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Biomedical and Electrical Engineer with interests in information theory, evolution, genetics, abstract mathematics, microbiology, big history, Indieweb, and the entertainment industry including: finance, distribution, representation







Shannon Reid, It's a bit more involved depending on your background, but over the summer, you might also take advantage of free MOOC's like edX's "The Chemistry of Life" [] which might give you some additional ideas as well as to give you more insight as to how all the material of Big History ties together.

If that course is too involved given your background, you might also find some interesting/useful similar material from The Great Courses via The Learning Company. (For after all, wasn't it Bill Gates listening to Dr. Christian's Big History series via the Great Courses that set what we're all doing in motion?) Keep in mind that you can often find DVDs, CDs, and materials in their series for free at your local library, or you can take advantage of free trial offers on platforms like audible [This one should give you two free audiobooks:]. I find it easy and entertaining to listen to material like this while jogging or on my morning commute.


This is a brilliant exercise!

I have to imagine that once the conceptualization of language and some basic grammar existed word generation was a much more common thing than it is now. It's only been since the time of Noah Webster that humans have been actively standardizing things like spelling. If we can use Papua New Guinea as a model of pre-agrarian society and consider that almost 12% of extant languages on the Earth are spoken in an area about the size of Texas (and with about 1/5th the population of Texas too), then modern societies are actually severely limiting language (creation, growth, diversity, creativity, etc.) [cross reference:]

Consider that the current extinction of languages is about one every 14 weeks, which puts us on a course to loose about half of the 7,100 languages on the planet right now before the end of the century. Collective learning has potentially been growing at the expense of a shrinking body of diverse language.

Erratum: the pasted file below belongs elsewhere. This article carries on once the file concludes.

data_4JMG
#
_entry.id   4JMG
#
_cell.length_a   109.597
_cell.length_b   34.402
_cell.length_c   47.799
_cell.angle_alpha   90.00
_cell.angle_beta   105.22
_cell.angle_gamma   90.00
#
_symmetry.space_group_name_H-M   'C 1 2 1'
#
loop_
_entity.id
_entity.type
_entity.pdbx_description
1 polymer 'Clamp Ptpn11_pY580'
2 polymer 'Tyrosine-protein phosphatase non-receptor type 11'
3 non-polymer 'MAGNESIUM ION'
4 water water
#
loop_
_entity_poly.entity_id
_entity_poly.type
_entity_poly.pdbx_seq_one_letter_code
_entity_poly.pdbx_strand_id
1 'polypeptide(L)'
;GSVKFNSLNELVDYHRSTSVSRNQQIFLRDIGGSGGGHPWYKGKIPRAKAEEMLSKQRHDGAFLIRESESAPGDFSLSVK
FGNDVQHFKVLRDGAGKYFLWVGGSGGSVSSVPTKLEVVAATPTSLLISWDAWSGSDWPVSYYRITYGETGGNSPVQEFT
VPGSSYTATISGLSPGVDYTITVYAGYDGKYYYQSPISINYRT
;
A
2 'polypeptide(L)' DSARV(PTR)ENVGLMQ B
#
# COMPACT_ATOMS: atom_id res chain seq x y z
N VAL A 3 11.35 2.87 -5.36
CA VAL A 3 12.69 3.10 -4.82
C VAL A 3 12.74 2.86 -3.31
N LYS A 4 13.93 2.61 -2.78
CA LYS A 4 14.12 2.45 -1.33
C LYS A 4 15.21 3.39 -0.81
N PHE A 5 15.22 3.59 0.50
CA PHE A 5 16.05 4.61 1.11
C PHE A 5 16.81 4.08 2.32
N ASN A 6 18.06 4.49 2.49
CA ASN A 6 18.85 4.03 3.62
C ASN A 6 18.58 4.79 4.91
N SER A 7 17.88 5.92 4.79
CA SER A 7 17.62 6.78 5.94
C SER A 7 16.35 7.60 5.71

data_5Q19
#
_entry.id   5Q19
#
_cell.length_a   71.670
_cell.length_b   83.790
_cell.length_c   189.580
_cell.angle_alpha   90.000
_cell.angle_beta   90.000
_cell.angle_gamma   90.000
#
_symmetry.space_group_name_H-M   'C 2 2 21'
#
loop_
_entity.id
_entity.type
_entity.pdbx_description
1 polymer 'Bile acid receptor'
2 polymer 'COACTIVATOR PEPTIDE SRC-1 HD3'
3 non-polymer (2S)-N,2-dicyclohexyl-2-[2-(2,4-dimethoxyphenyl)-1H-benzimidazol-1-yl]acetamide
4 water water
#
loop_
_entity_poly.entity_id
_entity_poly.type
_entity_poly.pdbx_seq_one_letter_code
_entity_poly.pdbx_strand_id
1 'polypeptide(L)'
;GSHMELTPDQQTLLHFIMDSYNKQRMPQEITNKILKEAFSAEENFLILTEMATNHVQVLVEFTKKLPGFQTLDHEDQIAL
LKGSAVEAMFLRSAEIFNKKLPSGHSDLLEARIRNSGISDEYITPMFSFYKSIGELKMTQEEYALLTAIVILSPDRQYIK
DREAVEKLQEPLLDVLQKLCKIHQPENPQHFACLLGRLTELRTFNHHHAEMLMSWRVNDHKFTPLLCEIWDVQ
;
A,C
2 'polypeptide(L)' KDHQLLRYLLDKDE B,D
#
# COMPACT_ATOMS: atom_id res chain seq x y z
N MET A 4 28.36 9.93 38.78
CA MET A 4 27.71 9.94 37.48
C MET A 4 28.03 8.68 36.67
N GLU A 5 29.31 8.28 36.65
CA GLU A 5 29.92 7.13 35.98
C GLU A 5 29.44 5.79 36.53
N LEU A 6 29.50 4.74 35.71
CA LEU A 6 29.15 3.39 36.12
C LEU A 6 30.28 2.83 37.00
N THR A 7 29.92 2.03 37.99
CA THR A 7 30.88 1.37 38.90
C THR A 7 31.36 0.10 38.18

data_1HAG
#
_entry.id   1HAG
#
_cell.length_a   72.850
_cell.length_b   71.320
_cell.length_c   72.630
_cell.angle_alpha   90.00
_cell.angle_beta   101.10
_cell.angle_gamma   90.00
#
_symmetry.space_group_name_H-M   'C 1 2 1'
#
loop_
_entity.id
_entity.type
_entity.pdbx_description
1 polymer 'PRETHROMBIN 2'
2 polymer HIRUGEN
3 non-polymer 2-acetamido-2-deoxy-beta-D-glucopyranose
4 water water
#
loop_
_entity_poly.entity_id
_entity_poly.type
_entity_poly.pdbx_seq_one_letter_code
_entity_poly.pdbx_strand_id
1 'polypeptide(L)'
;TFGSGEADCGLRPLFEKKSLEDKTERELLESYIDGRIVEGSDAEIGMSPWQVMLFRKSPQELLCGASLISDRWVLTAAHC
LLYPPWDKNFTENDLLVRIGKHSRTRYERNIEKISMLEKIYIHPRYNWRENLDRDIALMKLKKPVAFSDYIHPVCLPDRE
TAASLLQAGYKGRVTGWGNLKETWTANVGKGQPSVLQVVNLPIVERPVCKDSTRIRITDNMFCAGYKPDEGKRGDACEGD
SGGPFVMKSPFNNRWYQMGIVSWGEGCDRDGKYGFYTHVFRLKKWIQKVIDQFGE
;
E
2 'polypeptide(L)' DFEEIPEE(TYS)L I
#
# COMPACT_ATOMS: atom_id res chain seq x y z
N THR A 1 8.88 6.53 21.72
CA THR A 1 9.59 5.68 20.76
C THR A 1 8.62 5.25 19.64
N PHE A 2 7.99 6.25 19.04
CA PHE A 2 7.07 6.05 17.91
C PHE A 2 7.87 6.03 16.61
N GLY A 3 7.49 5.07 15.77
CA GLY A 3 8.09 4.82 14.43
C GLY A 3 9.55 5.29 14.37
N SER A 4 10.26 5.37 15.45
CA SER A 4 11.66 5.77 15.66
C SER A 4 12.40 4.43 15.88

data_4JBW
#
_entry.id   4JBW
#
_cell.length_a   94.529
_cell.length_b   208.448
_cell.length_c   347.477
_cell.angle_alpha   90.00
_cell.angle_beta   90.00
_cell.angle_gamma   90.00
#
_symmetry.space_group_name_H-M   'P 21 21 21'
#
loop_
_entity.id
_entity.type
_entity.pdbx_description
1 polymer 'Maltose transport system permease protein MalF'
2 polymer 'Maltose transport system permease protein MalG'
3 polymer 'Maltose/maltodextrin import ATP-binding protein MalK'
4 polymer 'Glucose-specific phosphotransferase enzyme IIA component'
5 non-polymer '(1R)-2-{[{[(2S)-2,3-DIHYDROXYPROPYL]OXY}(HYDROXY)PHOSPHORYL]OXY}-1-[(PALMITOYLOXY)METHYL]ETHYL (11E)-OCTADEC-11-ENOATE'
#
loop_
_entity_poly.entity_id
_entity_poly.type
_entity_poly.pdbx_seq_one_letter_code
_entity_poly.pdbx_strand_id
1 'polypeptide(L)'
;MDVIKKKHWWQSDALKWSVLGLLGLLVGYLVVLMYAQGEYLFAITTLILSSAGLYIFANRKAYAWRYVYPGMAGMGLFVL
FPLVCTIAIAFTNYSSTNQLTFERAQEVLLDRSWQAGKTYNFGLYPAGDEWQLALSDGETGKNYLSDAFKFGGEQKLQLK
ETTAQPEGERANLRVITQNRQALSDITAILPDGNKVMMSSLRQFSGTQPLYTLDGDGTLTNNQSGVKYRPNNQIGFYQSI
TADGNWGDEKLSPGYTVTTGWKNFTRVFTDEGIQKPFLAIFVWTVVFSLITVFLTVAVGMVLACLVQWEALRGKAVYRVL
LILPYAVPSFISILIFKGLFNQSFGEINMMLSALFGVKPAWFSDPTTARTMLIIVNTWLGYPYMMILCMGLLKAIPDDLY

To help put this exercise into perspective, we can look at the corpus of extant written Latin (a technically dead language): It is a truly impressive fact that, simply by knowing that if one can memorize and master about 250 words in Latin, it will allow them to read and understand 50% of most written Latin. Further, knowledge of 1,500 Latin words will put one at the 80% level of vocabulary mastery for most texts. Mastering even a very small list of vocabulary allows one to read a large variety of texts very comfortably. These numbers become even smaller when considering ancient Greek texts. [cross reference: and]

Another interesting measurement is the vocabulary of a modern 2 year old who typically has a 50-75 word vocabulary while a 4 year old has 250-500 words, which is about the level of the exercise.

As a contrast, consider the message in this TED Youth Talk from last year by Erin McKean, which students should be able to relate to:


For those looking for an interesting summer read(s), I've recently picked up the two volume treatise on political history by noted political scientist Francis Fukuyama with the titles:

*The Origins of Political Order: From Prehuman Times to the French Revolution (Farrar, Straus and Giroux, 2011) [] and

*Political Order and Political Decay: From the Industrial Revolution to the Globalization of Democracy (Farrar, Straus and Giroux, 2014) []

The introduction of the first reads almost as if it were being submitted as a major work of big history scholarship as Fukuyama hits on almost every major theme and concept behind big history. Though it only covers human political formation from roughly the early Holocene onward (threshold 6 forward to the present day), it's got a very interesting thesis to help explain the difficulties and complexities of modern-day politics. I'm sure many here may appreciate it if they hadn't heard of these two volumes already.


@TheEconomist on Gangnam Style and Productivity

Often giving students a good idea of the size and scope of historical events can be difficult.

The Economist has a lovely graphic today that equates the number of man hours used ("wasted"?) in watching the music video Gangnam Style on YouTube to the man hours required to build various historical structures like Stonehenge, the Great Pyramid, or Burj Khalifa. Hopefully for many, it will put into high relief something from their daily lives in comparison with societies and cultures far distant in time from their own while also exercising some critical reasoning skills.

The Economist usually has some interesting daily charts that can be interesting to take apart and ask additional questions about. For instance on this one, how might man hours translate into direct cost across each of these disparate time periods? What does this say about the freedoms different societies either enjoyed or didn't? What might this indicate about the "next" potential threshold we reach? Are we possibly not getting to it as quickly as we otherwise might because of base entertainment?

On a smaller time scale, what is the equivalent if an individual student gave up something in their life (texting, video games, television) and instead spent it on something else (studying, for example)? How could one calculate the amount of time it takes to get a Ph.D., for example, and convert that into video gaming time? If one then gave up videogaming, how many Ph.D.s could one earn?